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  18. #1548
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    Quote Originally Posted by selden View Post
    At least four have been posted on YouTube. Here's one of them:

    https://www.youtube.com/watch?v=-X3DDJXzcxk NBC: ~48 minutes

    And here's one on a space-related Web site:
    https://spaceflightnow.com/2018/05/1...lock-5-launch/

    and here's the one on the SpaceX web site:
    http://www.spacex.com/news/2018/05/1...ellite1mission

    I found these (and many others) when I did a Web search for
    spacex block 5 launch video
    Thanks for those. It's a shame they lost the video signal from the first stage just before landing. That's always the most impressive part of SpaceX missions for me :-)
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  19. #1549
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    I feel like SpaceX's next real breakthrough will be stabilizing the signal from the droneship. Think of what that might mean for communications... lol


    CJSF
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  20. #1550
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    Quote Originally Posted by molesworth View Post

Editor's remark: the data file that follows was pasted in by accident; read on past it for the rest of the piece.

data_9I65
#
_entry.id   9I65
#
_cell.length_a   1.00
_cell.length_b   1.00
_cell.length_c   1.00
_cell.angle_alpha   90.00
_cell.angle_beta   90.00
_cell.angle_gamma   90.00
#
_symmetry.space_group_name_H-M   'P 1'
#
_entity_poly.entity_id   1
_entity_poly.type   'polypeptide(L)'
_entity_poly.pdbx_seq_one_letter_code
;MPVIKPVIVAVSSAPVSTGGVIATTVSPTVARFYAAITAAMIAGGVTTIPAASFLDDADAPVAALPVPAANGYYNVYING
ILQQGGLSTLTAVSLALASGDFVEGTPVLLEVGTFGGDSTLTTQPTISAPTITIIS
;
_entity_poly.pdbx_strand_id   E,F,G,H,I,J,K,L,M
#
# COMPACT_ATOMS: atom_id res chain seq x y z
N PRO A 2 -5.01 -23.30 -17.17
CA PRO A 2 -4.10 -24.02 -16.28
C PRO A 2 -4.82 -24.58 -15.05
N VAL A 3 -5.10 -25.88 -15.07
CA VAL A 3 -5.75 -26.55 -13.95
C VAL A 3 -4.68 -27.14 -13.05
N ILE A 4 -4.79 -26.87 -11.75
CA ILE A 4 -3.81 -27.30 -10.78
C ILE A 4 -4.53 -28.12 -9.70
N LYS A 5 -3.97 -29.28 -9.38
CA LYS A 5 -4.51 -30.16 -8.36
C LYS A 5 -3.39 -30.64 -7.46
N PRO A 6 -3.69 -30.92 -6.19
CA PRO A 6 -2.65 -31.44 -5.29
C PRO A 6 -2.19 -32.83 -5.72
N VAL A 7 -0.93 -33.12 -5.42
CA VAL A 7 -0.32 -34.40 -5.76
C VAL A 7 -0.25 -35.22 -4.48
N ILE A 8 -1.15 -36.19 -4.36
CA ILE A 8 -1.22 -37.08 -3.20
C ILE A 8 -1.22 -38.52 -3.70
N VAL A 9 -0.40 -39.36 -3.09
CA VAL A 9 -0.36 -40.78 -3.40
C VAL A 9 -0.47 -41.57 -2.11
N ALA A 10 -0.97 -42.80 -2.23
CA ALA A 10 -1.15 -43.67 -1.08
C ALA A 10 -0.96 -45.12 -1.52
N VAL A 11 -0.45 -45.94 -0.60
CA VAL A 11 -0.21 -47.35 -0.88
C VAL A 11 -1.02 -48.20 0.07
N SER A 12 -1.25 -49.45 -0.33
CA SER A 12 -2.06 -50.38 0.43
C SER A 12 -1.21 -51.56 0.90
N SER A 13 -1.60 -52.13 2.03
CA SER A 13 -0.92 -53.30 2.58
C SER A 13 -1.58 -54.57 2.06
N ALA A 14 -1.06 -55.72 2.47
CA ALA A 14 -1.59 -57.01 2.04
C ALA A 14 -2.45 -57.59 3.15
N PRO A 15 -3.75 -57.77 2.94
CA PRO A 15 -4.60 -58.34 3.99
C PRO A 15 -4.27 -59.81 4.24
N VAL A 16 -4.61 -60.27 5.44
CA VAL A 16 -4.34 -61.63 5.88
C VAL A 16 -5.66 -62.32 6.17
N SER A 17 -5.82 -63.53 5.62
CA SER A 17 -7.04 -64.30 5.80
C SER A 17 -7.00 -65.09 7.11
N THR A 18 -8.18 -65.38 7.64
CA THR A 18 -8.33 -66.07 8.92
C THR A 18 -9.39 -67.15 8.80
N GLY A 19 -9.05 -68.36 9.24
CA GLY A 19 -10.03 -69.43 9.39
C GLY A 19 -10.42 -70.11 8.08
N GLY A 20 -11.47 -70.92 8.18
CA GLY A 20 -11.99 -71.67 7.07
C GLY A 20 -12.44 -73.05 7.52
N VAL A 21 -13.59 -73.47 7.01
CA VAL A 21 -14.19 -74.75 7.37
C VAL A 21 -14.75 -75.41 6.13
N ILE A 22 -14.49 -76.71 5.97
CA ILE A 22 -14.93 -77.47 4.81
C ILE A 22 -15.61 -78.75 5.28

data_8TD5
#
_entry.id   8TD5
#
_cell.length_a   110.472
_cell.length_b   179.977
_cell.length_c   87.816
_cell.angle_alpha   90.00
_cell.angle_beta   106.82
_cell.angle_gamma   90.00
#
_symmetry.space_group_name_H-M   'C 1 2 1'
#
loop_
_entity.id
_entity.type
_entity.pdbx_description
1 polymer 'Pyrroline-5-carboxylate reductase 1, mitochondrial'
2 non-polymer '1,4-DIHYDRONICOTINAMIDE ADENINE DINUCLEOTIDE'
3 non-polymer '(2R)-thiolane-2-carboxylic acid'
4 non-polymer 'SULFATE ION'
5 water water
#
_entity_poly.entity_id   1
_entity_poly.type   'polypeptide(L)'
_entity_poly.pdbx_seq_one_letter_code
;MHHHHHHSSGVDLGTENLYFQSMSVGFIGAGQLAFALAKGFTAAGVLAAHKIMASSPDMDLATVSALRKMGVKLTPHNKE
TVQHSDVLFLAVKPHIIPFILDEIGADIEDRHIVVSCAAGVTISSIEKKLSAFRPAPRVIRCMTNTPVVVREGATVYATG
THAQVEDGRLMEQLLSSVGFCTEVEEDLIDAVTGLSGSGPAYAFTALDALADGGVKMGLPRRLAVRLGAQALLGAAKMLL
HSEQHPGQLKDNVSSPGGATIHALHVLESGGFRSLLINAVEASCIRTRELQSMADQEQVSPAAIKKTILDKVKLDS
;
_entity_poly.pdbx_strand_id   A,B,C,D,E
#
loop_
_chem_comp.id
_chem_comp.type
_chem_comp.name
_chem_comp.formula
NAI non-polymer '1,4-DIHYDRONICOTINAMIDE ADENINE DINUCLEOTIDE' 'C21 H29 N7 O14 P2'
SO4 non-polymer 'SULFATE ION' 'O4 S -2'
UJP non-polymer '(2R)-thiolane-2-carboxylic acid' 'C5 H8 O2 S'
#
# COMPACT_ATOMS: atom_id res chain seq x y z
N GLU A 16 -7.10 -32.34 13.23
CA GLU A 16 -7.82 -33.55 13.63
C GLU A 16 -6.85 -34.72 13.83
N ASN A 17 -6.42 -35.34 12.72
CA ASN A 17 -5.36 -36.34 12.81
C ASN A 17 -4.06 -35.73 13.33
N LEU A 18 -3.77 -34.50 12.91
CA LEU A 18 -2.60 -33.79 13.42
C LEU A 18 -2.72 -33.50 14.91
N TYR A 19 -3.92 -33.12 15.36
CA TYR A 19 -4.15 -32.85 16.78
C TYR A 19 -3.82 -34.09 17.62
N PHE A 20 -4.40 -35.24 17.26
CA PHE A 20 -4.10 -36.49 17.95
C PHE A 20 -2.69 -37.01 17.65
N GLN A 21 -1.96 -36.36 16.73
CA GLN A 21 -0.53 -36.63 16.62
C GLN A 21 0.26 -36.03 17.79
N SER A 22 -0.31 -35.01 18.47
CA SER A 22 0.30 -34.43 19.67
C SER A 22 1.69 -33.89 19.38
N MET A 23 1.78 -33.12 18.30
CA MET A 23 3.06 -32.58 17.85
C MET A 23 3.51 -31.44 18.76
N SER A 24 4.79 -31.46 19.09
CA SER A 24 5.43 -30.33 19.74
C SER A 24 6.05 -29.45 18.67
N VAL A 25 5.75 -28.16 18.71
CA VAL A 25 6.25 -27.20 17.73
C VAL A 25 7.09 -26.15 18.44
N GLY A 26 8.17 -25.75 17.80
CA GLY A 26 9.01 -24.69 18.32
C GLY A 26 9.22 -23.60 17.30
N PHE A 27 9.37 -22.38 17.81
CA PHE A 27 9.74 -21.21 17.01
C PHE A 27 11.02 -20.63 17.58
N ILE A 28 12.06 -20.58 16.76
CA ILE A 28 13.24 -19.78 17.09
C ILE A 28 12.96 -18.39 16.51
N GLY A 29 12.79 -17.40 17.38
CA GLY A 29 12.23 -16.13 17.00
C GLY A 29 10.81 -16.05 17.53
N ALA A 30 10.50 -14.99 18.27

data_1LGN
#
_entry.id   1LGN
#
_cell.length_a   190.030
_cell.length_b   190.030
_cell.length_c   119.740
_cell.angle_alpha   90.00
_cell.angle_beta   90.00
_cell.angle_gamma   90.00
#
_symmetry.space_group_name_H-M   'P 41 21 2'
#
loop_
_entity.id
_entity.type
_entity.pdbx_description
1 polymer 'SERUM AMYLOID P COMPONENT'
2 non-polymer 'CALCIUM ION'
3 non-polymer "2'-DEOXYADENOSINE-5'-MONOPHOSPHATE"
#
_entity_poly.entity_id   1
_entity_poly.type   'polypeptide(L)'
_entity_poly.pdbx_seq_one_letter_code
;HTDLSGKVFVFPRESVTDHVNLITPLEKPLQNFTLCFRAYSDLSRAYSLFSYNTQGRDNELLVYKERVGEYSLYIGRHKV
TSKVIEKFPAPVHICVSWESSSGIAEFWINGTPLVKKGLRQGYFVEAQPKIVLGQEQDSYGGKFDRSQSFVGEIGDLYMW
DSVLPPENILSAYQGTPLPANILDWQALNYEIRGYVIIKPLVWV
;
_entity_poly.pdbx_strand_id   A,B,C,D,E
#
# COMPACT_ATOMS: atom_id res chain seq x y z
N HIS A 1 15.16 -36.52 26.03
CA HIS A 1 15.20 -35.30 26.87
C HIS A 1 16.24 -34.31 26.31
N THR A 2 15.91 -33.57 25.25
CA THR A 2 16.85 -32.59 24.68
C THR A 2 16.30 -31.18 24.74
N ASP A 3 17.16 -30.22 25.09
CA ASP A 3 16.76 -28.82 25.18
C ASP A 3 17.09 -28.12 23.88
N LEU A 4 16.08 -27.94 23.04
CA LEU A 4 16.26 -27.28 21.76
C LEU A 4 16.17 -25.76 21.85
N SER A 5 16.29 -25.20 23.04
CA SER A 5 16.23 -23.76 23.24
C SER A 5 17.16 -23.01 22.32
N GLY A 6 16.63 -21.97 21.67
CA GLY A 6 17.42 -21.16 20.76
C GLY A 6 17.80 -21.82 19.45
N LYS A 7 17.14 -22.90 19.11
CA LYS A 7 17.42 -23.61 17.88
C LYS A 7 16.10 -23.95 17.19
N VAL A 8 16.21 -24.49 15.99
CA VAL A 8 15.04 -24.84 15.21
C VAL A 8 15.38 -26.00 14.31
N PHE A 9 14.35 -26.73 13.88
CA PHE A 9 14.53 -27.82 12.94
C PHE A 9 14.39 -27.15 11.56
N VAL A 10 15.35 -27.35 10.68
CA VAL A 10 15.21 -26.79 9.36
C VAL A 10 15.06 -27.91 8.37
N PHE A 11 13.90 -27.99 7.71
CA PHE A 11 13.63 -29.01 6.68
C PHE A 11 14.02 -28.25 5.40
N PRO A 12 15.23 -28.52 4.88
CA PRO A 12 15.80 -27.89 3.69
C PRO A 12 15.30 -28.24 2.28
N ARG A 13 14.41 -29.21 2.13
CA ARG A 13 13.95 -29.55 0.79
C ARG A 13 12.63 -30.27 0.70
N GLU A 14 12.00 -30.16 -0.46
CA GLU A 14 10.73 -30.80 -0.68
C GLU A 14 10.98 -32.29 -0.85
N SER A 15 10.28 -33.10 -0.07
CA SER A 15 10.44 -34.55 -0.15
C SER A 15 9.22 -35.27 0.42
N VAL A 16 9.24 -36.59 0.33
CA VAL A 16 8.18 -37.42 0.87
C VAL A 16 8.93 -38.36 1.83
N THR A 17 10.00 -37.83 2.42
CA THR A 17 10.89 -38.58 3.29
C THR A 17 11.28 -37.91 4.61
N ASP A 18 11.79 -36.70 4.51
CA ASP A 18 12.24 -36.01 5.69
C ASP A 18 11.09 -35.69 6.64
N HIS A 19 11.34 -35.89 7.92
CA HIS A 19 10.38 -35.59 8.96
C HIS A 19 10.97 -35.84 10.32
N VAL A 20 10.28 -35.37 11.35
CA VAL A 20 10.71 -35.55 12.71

Thanks for those. It's a shame they lost the video signal from the first stage just before landing. That's always the most impressive part of SpaceX missions for me :-)
    Quote Originally Posted by CJSF View Post
    I feel like SpaceX's next real breakthrough will be stabilizing the signal from the droneship. Think of what that might mean for communications... lol


    CJSF
    That's pretty typical, and I bet it wouldn't take but a moment to find conspiracy theories about it.
    Cum catapultae proscriptae erunt tum soli proscript catapultas habebunt.

  21. #1551
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    Quote Originally Posted by CJSF View Post
    I feel like SpaceX's next real breakthrough will be stabilizing the signal from the droneship. Think of what that might mean for communications... lol
    I realize that you're joking, but I think this could be solved without too much difficulty.
    I suspect, however, that there isn't a great incentive to spend a bunch of money on this.
    I may have many faults, but being wrong ain't one of them. - Jimmy Hoffa

  22. #1552
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    They did have an earlier landing they showed from a distant aircraft. I wish they'd do that again.